The Village of Arts & Humanities

With the transformation of a single vacant lot into an art park created with and for neighborhood children, The Village was born.


History (1986 – 2004)

The Village began in 1986 as a park-building project by Philadelphia-based artist Lily Yeh. With a group of North Philadelphia residents, mostly children, she cleared a trash strewn vacant lot and began to build an art park that incorporated mosaic sculptures, murals, and landscaping with trees and flowers. Over the next few years, Yeh’s project was joined by artists, builders, educators and a growing number of community residents caught up in the vision of creating a sub-community dedicated to cooperative interaction and creativity.

The Village of the Arts and Humanities, Inc. was formally incorporated in 1989 as a non-profit organization. The Village acquired and renovated a three-story building and began offering year-round arts and educational programs. Over time, The Village added more programs including theatrical productions, festivals, exhibits, and literary publications, eventually becoming a forum for broader community issues and programs.

The Village is now under new and fantastic leadership with great energy and a host of wonderful community programs. Please visit to learn more.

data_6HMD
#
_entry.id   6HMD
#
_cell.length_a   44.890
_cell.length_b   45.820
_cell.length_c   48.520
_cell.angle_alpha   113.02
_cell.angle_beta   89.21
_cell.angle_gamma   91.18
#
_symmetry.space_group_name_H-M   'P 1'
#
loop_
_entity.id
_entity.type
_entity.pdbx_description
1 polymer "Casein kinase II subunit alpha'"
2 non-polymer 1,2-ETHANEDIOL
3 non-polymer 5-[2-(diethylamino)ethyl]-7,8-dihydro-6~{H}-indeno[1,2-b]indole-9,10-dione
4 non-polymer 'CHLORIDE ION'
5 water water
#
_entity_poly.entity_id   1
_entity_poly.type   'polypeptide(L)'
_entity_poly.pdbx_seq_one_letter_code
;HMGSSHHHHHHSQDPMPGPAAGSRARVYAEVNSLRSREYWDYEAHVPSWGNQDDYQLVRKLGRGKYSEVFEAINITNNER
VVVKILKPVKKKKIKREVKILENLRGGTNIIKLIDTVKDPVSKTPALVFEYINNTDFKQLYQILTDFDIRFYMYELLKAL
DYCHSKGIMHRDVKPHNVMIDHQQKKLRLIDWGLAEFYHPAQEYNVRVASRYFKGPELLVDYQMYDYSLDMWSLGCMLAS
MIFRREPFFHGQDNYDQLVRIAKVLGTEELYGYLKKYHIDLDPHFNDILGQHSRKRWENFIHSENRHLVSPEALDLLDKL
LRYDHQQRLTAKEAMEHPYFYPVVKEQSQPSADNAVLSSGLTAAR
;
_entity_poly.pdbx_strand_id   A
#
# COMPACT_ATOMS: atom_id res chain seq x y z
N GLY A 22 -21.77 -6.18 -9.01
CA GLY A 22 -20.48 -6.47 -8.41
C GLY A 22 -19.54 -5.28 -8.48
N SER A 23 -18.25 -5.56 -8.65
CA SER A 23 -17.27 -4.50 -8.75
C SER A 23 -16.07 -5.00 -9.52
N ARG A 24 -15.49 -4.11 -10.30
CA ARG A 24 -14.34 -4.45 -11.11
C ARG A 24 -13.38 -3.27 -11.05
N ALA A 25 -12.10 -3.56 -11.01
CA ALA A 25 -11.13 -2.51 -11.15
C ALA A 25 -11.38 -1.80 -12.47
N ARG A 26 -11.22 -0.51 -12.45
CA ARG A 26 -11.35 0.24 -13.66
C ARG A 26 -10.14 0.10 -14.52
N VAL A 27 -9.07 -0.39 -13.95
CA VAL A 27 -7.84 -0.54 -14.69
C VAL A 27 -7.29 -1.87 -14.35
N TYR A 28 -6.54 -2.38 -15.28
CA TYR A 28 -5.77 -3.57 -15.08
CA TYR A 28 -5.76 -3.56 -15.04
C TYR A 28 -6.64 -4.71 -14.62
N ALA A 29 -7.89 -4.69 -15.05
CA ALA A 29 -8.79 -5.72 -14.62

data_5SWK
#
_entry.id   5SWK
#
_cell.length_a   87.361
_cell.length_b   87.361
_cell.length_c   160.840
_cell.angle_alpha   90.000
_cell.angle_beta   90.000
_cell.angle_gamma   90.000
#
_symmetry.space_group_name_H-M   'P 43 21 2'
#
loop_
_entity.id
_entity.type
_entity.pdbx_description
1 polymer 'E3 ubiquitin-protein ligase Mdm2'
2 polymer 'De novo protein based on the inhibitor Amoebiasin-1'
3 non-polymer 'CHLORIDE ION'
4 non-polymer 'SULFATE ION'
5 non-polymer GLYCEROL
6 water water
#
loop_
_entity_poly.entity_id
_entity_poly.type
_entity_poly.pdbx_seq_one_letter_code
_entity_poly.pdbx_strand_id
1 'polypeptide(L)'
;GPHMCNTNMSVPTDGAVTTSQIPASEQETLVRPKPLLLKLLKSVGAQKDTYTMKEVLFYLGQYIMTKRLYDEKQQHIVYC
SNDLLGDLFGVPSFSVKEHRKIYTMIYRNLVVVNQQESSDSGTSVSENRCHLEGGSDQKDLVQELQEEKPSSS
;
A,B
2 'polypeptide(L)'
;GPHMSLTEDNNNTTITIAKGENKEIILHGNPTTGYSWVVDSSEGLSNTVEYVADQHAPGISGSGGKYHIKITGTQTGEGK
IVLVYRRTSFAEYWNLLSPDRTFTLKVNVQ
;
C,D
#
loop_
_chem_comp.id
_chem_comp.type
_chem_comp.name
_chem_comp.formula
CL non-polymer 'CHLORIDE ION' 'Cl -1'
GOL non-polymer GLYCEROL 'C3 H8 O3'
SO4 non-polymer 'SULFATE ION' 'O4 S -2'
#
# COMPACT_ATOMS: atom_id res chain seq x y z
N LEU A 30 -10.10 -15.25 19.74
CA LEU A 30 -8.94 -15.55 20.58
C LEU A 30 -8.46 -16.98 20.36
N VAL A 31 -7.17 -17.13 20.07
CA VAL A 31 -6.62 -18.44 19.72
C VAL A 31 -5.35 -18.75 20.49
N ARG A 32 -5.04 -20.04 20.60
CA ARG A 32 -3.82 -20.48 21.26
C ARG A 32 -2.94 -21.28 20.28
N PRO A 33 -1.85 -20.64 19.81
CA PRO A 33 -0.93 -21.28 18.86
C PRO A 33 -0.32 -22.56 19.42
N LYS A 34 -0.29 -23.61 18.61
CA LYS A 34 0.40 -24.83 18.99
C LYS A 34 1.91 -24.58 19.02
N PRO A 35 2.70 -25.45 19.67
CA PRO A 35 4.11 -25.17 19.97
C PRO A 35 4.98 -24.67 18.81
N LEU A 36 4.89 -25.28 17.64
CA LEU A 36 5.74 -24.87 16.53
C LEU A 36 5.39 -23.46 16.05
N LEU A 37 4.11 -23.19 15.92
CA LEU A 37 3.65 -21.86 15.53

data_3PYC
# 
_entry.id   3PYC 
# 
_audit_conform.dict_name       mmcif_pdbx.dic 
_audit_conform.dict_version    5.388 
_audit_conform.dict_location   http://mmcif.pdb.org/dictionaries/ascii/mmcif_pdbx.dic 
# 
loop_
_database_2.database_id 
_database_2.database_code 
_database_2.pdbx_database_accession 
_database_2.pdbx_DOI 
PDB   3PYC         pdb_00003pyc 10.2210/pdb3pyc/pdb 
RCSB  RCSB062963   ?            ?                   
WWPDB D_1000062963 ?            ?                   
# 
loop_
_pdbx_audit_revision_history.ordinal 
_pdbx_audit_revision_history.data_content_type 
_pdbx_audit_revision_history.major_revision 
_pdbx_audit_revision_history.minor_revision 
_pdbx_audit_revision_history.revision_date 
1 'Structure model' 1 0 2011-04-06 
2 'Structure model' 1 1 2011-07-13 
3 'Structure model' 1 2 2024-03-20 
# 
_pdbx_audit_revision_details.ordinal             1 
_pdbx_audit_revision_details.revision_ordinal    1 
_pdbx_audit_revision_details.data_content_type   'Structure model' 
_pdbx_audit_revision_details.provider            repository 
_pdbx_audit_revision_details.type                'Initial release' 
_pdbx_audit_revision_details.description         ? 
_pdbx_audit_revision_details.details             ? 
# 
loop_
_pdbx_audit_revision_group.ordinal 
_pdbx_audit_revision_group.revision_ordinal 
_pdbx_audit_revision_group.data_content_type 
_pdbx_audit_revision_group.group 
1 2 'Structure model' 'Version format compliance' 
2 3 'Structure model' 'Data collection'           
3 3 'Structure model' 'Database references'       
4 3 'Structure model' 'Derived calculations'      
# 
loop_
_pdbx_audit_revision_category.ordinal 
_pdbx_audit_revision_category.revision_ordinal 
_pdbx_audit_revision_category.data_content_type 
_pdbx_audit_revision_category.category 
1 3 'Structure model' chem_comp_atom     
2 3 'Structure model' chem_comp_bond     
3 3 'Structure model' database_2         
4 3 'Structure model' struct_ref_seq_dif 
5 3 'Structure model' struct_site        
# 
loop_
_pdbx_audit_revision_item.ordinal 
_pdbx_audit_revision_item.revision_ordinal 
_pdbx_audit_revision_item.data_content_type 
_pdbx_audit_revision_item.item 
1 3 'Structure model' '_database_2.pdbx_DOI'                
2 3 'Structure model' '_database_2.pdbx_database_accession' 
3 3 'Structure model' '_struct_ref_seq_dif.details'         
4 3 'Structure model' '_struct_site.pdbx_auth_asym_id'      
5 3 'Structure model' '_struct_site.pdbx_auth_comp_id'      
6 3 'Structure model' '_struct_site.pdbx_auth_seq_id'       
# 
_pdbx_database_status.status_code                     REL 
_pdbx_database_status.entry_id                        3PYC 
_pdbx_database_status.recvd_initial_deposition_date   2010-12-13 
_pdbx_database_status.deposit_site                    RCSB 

Parks and Gardens

Building community implies building people and their physical environment. We build people through education, communal activities, and social programs. We build the physical environment through creating parks and gardens and renovating abandoned buildings and constructing new ones. This development has two purposes, to serve the Village and to serve neighborhood residents.

The aesthetic appeal is of great importance in property development in The Village neighborhood. All the gardens, parks, and buildings constructed by The Village must reveal our philosophy, sensitivity, and values. Their look should bring people joy, peace, and comfort. There should be a mystery to them, for their appearance is rooted in the depth of different cultural traditions, some of which have distant and ancient origins. These constructions should warm people’s hearts for they honor the humble, the human, and the forgotten.

Serving as the lead artist and project director for most of the parks, gardens and open spaces constructed at The Village, Lily Yeh worked with many fellow artists, builders, landscapers, and designers to create the beautiful environment at The Village. Under the guidance of the late James (Big Man) Maxton, who was an excellent mosaic artist himself, the Village construction crew, composed of adults from the neighborhood, built the many parks, gardens, and most of the sculptural pieces at the Village.

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